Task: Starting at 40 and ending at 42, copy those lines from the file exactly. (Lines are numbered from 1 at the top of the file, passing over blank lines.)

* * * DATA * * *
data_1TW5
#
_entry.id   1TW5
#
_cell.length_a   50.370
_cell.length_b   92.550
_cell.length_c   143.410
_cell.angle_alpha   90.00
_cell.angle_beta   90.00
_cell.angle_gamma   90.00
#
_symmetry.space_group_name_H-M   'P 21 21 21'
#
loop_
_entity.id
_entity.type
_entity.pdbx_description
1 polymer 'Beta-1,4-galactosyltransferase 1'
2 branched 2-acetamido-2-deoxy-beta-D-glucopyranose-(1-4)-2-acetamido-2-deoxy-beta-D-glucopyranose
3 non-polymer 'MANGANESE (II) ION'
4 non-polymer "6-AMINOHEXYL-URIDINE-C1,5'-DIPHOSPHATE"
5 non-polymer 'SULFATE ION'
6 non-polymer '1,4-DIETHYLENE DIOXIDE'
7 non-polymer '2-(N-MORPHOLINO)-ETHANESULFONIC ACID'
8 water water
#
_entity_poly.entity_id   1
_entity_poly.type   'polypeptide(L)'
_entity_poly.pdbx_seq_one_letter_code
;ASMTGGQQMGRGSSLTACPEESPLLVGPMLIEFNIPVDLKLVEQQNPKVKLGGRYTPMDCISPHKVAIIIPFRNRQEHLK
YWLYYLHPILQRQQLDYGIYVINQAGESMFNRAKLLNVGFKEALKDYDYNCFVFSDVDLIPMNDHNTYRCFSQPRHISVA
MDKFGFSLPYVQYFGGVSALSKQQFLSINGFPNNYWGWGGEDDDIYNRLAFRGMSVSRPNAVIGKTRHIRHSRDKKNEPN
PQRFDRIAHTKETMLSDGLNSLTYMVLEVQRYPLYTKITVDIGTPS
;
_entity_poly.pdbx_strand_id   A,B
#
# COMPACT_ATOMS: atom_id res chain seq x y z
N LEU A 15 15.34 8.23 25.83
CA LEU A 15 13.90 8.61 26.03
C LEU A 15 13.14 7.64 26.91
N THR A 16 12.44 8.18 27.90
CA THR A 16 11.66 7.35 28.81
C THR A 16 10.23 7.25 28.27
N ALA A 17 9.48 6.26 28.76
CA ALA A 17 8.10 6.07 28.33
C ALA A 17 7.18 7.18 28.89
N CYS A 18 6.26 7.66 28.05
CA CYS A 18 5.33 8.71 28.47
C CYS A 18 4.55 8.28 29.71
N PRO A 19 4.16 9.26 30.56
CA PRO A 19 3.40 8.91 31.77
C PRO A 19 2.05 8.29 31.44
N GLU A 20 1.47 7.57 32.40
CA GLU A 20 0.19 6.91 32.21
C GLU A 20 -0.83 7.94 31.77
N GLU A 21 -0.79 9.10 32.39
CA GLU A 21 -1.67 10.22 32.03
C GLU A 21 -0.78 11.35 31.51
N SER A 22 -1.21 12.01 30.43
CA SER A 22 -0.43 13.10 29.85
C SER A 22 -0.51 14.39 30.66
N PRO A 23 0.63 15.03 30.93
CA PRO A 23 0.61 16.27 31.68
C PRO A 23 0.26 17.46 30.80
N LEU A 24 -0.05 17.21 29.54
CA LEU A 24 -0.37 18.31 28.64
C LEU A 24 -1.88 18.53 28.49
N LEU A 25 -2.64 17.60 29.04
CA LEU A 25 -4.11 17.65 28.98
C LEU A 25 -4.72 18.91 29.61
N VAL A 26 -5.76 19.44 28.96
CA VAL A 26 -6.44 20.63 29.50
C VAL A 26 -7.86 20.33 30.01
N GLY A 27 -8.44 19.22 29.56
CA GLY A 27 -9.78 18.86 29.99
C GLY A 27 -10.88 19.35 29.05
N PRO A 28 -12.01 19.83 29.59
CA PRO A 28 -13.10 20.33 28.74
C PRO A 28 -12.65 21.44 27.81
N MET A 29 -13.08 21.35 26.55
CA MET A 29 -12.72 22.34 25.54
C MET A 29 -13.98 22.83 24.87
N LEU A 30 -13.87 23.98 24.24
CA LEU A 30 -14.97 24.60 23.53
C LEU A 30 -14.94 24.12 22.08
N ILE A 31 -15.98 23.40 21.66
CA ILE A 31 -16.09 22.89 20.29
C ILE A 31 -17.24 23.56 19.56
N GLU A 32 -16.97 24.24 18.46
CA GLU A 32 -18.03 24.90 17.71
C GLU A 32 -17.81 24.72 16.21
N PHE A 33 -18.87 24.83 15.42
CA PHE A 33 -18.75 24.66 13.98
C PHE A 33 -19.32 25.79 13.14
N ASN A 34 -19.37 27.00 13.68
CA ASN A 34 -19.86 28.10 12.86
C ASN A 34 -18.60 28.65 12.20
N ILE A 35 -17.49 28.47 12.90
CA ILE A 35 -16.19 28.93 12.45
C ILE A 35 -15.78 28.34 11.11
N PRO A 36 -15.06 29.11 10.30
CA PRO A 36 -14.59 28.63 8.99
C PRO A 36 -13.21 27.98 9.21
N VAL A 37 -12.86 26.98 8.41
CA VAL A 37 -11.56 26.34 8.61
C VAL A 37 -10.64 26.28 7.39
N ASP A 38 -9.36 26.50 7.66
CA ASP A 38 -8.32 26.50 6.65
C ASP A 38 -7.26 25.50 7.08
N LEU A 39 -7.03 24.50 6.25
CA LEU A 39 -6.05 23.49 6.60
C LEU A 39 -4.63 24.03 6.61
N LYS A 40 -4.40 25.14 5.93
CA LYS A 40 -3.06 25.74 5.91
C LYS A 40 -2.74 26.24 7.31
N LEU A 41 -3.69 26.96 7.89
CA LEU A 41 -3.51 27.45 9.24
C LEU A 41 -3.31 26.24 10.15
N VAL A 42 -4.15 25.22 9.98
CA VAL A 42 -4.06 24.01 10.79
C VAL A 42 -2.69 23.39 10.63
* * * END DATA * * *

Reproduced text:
C LEU A 15 13.14 7.64 26.91
N THR A 16 12.44 8.18 27.90
CA THR A 16 11.66 7.35 28.81